If capital losses equal your capital gains, they would offset one another on your tax return, so there’d be nothing to carry over. For example, a $10,000 capital loss would cancel out a $10,000 capital gain.

If your losses exceed your gains, there is a remedy.

What If You Have More Losses Than Gains?

In order to allow taxpayers to claim the full capital loss deduction they’re entitled to, the IRS allows investors to carry tax losses forward into future years using a strategy called a tax-loss carryforward.

This means, generally speaking, that you can report losses realized on assets in one tax year on a future year’s tax return. IRS loss carryforward rules apply to both personal and business assets.

Thus, if your capital losses exceed your capital gains, you can claim the lesser of $3,000 ($1,500 if married filing separately) or your total net loss shown on line 21 of Schedule D for Form 1040. Any capital losses in excess of $3,000 could be carried forward to future tax years. The IRS allows you to carry losses forward indefinitely.

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When Is Tax-Loss Harvesting Crypto Worth It?

Tax-loss harvesting is somewhat of an advanced investment strategy, so whether or not it’s worth it depends on your specific financial picture. If you only have a handful of crypto investments, for instance, and don’t plan on selling any of them, tax loss-harvesting crypto may not really be necessary.

The strategy itself is most useful when the benefits are greater than the costs to you (crypto tradings costs, fees, etc.). But if you’re a fairly active crypto investor, cryptocurrency tax-loss harvesting may indeed be worth it. The best course of action, however, is probably to consult an accountant or financial professional for guidance.

When Is the Best Time to Tax-Loss Harvest?

Generally, many investors engage in tax-loss harvesting at the end of the year in order to lock in their gains and losses for the tax year. That’s mostly because people are looking for ways to lower their potential tax bills, and some year-end portfolio moves can often help them do it. But it’s a strategy that can be used year-round — not merely to end the year.

Pros and Cons of Tax-Loss Harvesting

Naturally, if you want to tax-loss harvest crypto, there are some pros and cons to be aware of.



Can lower or eliminate capital gains, thereby reducing your tax bill Costs of tax-loss harvesting may outweigh benefits
Excess losses can offset personal income tax, and carried forward to future tax years May benefit high income investors more
No wash sale rule Could throw off your asset allocation

Is Tax-Loss Harvesting Crypto Legal?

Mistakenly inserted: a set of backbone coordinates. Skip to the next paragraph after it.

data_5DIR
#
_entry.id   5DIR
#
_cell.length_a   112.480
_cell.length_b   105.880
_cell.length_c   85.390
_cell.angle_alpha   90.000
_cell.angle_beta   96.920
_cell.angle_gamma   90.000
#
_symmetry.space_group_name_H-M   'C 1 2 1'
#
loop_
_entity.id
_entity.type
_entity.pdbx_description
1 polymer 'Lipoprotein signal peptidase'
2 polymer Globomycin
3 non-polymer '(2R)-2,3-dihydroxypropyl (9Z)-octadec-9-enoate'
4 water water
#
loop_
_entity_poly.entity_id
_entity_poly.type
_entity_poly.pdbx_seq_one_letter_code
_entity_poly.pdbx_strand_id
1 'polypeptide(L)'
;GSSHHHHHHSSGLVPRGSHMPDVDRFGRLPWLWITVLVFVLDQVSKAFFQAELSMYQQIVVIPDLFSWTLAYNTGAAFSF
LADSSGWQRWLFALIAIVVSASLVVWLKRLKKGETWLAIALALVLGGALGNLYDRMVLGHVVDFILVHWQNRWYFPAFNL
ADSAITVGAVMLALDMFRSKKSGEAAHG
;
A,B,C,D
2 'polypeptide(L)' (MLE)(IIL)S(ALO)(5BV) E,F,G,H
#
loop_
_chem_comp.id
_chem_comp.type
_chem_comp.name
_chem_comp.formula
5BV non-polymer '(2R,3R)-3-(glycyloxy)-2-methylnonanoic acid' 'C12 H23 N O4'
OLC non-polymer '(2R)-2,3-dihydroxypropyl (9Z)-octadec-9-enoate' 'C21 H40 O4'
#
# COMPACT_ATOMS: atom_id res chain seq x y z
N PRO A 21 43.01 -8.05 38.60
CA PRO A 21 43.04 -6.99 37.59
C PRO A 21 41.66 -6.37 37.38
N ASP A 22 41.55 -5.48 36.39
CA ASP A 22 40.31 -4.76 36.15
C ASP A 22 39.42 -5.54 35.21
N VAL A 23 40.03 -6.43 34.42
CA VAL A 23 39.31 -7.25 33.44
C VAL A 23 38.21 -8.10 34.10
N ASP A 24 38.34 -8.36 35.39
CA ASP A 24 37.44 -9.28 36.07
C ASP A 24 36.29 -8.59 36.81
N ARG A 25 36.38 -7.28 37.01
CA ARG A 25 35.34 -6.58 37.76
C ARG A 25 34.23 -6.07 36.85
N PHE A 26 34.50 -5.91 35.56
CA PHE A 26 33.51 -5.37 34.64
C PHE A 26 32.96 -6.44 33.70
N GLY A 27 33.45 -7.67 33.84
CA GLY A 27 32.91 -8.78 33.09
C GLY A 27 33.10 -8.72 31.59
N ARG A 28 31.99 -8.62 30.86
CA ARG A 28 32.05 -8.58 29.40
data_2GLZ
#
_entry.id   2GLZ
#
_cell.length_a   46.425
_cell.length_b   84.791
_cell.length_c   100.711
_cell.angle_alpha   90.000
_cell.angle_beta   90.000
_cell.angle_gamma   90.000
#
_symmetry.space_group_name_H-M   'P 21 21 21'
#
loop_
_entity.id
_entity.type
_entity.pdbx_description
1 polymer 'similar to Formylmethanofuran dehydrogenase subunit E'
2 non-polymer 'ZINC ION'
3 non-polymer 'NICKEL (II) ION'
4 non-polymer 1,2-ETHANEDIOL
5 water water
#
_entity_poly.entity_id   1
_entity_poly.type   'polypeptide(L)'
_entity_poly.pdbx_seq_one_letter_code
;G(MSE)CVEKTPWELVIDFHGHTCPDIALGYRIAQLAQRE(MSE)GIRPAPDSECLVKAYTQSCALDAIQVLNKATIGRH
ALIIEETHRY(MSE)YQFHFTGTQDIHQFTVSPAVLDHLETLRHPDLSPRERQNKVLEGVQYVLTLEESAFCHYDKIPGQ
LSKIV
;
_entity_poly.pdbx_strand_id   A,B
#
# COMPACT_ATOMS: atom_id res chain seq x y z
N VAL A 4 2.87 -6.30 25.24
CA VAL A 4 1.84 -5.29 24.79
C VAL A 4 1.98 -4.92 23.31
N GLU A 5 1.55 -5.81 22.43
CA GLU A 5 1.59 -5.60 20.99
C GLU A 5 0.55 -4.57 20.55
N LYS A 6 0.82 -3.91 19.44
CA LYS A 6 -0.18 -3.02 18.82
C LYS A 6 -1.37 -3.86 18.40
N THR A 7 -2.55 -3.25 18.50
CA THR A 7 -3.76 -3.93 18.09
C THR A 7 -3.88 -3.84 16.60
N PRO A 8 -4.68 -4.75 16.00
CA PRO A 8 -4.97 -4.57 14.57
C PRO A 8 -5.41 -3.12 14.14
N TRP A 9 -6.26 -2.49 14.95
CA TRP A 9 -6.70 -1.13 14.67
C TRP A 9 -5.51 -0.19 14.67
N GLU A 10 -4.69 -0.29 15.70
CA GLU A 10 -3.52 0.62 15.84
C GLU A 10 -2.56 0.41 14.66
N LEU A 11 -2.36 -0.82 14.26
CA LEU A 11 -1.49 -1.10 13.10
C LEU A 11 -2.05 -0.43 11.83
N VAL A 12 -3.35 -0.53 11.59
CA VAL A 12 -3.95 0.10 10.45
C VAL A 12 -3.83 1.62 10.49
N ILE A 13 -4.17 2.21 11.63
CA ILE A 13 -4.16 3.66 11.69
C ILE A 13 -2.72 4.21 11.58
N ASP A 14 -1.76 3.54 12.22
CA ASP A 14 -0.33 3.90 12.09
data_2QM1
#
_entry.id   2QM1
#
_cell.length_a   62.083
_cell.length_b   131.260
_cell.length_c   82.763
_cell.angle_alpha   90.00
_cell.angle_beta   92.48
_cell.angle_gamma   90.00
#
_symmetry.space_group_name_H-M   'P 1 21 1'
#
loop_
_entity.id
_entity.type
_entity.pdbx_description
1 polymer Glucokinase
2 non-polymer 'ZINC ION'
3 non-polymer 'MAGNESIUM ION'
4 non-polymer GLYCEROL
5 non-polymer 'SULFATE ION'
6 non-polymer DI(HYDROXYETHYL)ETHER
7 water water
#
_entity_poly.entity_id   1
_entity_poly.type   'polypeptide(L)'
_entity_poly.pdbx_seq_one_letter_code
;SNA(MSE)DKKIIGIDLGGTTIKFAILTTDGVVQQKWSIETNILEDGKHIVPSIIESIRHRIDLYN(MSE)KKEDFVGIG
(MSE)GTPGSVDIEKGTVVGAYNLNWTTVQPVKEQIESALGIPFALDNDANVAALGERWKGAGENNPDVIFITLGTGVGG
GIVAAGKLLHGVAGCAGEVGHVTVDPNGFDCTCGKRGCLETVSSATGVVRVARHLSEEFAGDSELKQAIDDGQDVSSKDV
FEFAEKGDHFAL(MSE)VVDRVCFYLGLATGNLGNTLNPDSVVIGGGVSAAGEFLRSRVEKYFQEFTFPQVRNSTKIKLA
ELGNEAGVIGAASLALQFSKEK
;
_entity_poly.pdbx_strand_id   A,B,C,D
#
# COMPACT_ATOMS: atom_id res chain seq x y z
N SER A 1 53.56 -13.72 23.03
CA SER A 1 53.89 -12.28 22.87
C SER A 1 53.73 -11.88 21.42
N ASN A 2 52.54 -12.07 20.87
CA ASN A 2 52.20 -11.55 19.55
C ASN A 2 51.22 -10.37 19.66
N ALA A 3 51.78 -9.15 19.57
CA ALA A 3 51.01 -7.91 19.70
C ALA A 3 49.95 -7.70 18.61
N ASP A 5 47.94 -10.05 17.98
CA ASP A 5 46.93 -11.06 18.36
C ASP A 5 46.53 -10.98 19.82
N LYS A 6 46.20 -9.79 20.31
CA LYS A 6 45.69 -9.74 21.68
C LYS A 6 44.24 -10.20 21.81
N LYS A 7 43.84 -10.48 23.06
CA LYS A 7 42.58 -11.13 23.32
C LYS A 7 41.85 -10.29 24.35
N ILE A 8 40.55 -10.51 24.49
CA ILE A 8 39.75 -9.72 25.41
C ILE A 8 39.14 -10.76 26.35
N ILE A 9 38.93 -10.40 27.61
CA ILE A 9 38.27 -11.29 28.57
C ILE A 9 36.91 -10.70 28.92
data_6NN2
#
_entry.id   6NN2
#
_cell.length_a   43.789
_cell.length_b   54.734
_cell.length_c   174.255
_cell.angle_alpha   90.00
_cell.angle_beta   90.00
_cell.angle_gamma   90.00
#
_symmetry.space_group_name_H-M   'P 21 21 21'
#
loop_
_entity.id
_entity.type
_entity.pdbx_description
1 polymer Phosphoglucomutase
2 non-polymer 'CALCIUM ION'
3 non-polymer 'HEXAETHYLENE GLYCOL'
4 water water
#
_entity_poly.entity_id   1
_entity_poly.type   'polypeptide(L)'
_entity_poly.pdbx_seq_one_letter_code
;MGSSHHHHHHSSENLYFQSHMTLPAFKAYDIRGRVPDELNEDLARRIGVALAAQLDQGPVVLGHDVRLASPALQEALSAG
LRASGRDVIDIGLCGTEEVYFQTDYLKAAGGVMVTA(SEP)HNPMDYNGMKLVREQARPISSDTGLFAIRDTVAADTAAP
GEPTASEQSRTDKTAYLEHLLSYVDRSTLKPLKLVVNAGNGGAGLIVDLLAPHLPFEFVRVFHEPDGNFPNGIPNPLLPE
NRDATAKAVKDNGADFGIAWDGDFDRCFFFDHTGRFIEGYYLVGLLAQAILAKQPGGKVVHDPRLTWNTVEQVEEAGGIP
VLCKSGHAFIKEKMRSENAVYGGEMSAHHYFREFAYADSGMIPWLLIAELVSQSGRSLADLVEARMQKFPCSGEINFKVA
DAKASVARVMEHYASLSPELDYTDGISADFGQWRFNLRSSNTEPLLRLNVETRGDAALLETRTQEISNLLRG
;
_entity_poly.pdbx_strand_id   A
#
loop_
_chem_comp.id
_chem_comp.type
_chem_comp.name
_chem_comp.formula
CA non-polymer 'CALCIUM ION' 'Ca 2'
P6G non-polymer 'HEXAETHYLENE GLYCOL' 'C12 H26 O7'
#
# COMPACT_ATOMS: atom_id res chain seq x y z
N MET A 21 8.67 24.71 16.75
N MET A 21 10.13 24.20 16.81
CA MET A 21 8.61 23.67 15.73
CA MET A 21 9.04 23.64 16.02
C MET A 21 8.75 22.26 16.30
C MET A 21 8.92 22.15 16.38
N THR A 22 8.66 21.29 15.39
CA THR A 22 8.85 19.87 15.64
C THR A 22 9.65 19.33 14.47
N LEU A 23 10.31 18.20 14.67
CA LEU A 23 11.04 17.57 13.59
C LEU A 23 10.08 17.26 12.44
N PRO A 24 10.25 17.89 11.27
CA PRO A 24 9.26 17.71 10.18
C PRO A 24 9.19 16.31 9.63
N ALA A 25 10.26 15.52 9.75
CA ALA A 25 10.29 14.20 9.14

Yes, crypto tax-loss harvesting is legal for now. Under the Build Back Better Act, some provisions might have changed how crypto investors carried out their tax-loss strategies, but that law has yet to pass Congress.

What About Wash-Sale Rules?

Usually, when discussing tax-loss harvesting, investors need to be aware of wash-sale rules. This IRS rule states that if you sell an investment to claim a loss, and then buy the same asset back within 30 days (pre- or post-sale) — what’s known as a wash sale — you forfeit the ability to claim the capital loss as a tax benefit.

Basically, it’s the IRS’ way of stopping investors from taking advantage of the system. If you could sell Stock X to claim a loss only to turn around and rebuy Stock X 10 minutes later, then you’re not really realizing a loss, per se.

But crypto investors don’t need to worry about wash sale rules, at least for now. In something of a loophole, wash sale rules don’t apply to cryptocurrencies because the IRS taxes crypto as property, rather than as securities.

Until the IRS says otherwise, crypto is unaffected by wash-sale rules. But as noted above, there is legislation currently being considered that could close this loophole for crypto investors by apply wash-sale provisions to crypto trades as well.

The Takeaway

Tax-loss harvesting cryptocurrency can provide crypto investors with a method for reducing their taxable income. Since crypto trading is unaffected by the wash-sale rule, it may be a relatively easy way for sophisticated investors to lower their tax bills. But it’s not foolproof, as the costs of crypto loss-harvesting may outweigh the potential savings.


Is there a limit to how much you can tax loss harvest?

Not really. As long as you have investment gains that match your losses, you can use those losses to offset any taxable gains. There is a limit if you want to carry losses forward to future tax years. The limit is $3,000 ($1,500 if you’re married, filing separately).

Can you avoid capital gains tax on crypto?

The easiest and most obvious way to avoid capital gains tax on crypto is to hold it, rather than sell it, which triggers a taxable event. Other than that, you can gift your crypto holdings to avoid taxes on gains.

Photo credit: iStock/xavierarnau